EverSafe Scam Watch

Protecting Your Financial Health

Top 10 Consumer Complaints

— Courtesy of Consumer Federation of America

In our lives as consumers, many kinds of transactions can leave us feeling ripped off. As the saying goes, caveat emptor—let the buyer beware. But when do we need to be most on our guard? The Consumer Federation of America earlier this year published a list of the 10 most common consumer complaints, based on a survey of public agencies.

Here is the federation’s Top Ten list of consumer complaints reported to public agencies in 2018:

  1. Auto: This grab-bag category of grievances includes false advertising, vehicle lemons, and disputes related to repairs, towing, leasing and rentals.
  2. Home Improvement/Construction: Complaints center on shoddy work, and workers not showing up or failing to finish the job.
  3. Retail Sales: False advertising, defective products, issues with rebates, coupons, gift cards and gift certificates, and failure to deliver are all on the list.
  4. Services: A range of complaints includes low-quality work, services not performed, and workers’ failure to hold legally required licenses.
  5. (Tie) Landlord/Tenant: Residents complain about unhealthy or unsafe conditions, repairs not made, amenities not delivered, eviction tactics, and issues over deposits and rent;
    Utilities: Complaints about service for gas, electric, water and cable were widely expressed.
  6. Health Products/Services: Misleading claims, unlicensed practitioners, failure to deliver, medical billing issues.
  7. (Tie) Credit/Debt: Billing and fee disputes, mortgage modifications and mortgage-related fraud, credit repair, debt relief services, predatory lending, illegal or abusive debt collection tactics;
    Communications: Billing disputes with telephone and internet services, misleading offers, installation issues, service problems.
  8. Internet Sales: Misrepresentations or other deceptive practices, failure to deliver online purchases.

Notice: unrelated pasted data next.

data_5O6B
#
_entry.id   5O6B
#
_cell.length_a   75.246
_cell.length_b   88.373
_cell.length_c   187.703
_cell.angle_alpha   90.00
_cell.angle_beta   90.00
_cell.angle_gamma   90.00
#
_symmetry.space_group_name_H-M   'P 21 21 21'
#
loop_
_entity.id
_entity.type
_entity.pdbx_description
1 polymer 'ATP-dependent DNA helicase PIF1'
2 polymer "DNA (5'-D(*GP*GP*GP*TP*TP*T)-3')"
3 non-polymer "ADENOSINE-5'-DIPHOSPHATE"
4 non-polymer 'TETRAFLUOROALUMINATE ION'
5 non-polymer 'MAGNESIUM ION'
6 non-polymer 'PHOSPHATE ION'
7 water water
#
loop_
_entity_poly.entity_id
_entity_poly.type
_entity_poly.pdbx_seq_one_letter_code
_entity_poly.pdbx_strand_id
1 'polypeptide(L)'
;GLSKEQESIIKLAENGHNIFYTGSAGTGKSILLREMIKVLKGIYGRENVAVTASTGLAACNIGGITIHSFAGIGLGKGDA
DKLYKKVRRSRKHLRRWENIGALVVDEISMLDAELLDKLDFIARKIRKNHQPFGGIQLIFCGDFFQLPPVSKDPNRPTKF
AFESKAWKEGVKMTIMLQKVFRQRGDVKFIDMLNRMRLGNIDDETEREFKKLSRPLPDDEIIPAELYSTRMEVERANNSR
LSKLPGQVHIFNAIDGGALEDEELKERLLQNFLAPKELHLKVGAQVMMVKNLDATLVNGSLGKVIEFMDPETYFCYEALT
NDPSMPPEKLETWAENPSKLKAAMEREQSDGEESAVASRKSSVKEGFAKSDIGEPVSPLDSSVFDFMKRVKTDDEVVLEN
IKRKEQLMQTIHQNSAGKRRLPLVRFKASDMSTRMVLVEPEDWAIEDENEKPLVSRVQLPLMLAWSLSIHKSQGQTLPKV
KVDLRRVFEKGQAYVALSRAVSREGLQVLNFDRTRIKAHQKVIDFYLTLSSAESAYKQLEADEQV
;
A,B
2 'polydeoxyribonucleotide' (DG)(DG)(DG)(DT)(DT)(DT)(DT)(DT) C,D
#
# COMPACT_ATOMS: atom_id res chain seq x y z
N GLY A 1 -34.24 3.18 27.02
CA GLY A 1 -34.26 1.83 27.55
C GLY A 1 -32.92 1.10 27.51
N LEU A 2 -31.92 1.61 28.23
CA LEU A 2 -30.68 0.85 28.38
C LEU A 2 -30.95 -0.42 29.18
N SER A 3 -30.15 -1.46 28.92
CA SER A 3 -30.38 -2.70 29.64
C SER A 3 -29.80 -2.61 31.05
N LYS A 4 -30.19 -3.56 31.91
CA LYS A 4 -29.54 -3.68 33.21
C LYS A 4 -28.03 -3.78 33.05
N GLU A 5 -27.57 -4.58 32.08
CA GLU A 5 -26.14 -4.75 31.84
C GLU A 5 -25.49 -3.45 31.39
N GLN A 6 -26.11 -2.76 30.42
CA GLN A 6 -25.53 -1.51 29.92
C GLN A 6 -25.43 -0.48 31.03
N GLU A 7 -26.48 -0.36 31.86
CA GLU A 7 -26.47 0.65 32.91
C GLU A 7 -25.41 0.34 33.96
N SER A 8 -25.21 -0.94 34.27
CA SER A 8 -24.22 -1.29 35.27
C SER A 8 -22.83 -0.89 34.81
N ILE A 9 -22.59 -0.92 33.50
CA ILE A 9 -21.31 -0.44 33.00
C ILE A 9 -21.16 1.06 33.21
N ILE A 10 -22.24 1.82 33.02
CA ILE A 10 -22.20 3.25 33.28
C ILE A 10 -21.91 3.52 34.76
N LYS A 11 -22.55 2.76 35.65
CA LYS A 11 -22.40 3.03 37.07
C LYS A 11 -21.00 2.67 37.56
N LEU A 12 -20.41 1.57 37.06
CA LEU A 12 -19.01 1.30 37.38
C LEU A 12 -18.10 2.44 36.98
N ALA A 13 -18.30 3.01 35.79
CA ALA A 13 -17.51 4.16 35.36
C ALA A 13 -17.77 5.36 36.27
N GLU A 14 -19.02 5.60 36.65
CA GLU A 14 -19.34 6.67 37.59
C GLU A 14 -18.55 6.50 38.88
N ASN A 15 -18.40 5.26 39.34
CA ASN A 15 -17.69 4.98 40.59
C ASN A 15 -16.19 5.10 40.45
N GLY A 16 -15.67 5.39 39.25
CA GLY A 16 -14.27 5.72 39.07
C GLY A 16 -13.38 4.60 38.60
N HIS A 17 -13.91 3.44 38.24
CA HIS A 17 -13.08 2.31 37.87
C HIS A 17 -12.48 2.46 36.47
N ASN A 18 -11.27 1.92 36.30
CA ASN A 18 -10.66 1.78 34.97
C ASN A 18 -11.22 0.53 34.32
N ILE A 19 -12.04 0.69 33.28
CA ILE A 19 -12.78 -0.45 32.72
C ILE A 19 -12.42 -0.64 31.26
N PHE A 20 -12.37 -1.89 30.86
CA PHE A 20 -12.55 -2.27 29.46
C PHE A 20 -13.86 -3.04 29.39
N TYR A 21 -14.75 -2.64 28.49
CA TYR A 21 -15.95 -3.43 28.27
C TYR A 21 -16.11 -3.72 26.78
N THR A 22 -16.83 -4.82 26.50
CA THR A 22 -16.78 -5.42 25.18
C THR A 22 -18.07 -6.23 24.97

9. Home Solicitations: Dishonest and abusive sales practices, failure to deliver in door-to-door, telemarketing or mail solicitations, violations of do-not-call.
  10. (Tie) Household Goods: Shoddy repairs of furniture or appliances; misrepresentations, failure to deliver;
    Fraud: Bogus sweepstakes and lotteries, work-at-home schemes, grant offers, fake check scams, imposter scams and other frauds.

Watch Out for Funeral Scams

Crooks have been known to demand cash from grieving widows or widowers by claiming falsely that the deceased owed them money. But unethical business practices at funeral homes may be a more common threat. Unscrupulous operators have various ways to jack up the bill beyond what the grieving consumer wants or needs.

One trick is to pressure the customer into spending heavily on the casket, even if the deceased is going to be cremated. Another tactic is to sell a costly package deal that includes services you don’t require, such as excessive floral arrangements or high-priced clothing for the deceased.

The Federal Trade Commission has a Funeral Rule that requires disclosure of fees, but it is not always followed. State rules vary, and the FBI encourages consumers to be careful. AARP provides a list of Dos and Don’ts to protect consumers from getting exploited by funeral homes. They include:

DO

  • Make sure you get itemized price information on what you are paying for.
  • Be wary of package deals that lure you in with a discount on the casket. They may include costly extras you don’t need.
  • Be careful to understand what is included in any prepaid contract. Does it cover merchandise and services?
  • Get information on contract cancellation terms.
  • If you wish to save money, consider buying the casket or urn elsewhere, such as a local store or online.
DON’T
  • Allow yourself to be rushed into decisions, difficult as the situation may be. In most cases you should have some time, potentially several days (depending on religion and other considerations) to decide what you want.
  • Be pressured into paying more than you wish to pay.
  • Believe that you are required to pay for embalming. Embalming is not routinely required, so find out if it is necessary before you agree to pay for it.